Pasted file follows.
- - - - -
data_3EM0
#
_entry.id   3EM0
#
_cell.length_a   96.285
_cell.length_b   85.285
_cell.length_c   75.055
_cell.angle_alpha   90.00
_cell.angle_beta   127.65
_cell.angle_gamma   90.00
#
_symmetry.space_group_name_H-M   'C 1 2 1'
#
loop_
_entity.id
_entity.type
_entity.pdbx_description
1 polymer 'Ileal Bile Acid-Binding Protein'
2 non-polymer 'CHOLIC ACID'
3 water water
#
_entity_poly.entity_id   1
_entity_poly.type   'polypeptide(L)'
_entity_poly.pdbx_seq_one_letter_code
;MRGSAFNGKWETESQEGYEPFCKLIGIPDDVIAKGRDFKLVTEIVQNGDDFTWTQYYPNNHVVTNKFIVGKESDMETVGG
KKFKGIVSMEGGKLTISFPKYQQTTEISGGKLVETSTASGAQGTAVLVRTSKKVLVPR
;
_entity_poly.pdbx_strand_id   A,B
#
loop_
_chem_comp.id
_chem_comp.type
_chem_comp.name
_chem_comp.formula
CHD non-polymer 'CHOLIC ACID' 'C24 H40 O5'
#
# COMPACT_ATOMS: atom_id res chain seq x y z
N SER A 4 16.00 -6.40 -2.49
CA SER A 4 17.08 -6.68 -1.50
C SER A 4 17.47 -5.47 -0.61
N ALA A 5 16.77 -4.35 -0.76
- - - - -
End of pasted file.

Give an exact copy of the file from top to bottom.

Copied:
data_3EM0
#
_entry.id   3EM0
#
_cell.length_a   96.285
_cell.length_b   85.285
_cell.length_c   75.055
_cell.angle_alpha   90.00
_cell.angle_beta   127.65
_cell.angle_gamma   90.00
#
_symmetry.space_group_name_H-M   'C 1 2 1'
#
loop_
_entity.id
_entity.type
_entity.pdbx_description
1 polymer 'Ileal Bile Acid-Binding Protein'
2 non-polymer 'CHOLIC ACID'
3 water water
#
_entity_poly.entity_id   1
_entity_poly.type   'polypeptide(L)'
_entity_poly.pdbx_seq_one_letter_code
;MRGSAFNGKWETESQEGYEPFCKLIGIPDDVIAKGRDFKLVTEIVQNGDDFTWTQYYPNNHVVTNKFIVGKESDMETVGG
KKFKGIVSMEGGKLTISFPKYQQTTEISGGKLVETSTASGAQGTAVLVRTSKKVLVPR
;
_entity_poly.pdbx_strand_id   A,B
#
loop_
_chem_comp.id
_chem_comp.type
_chem_comp.name
_chem_comp.formula
CHD non-polymer 'CHOLIC ACID' 'C24 H40 O5'
#
# COMPACT_ATOMS: atom_id res chain seq x y z
N SER A 4 16.00 -6.40 -2.49
CA SER A 4 17.08 -6.68 -1.50
C SER A 4 17.47 -5.47 -0.61
N ALA A 5 16.77 -4.35 -0.76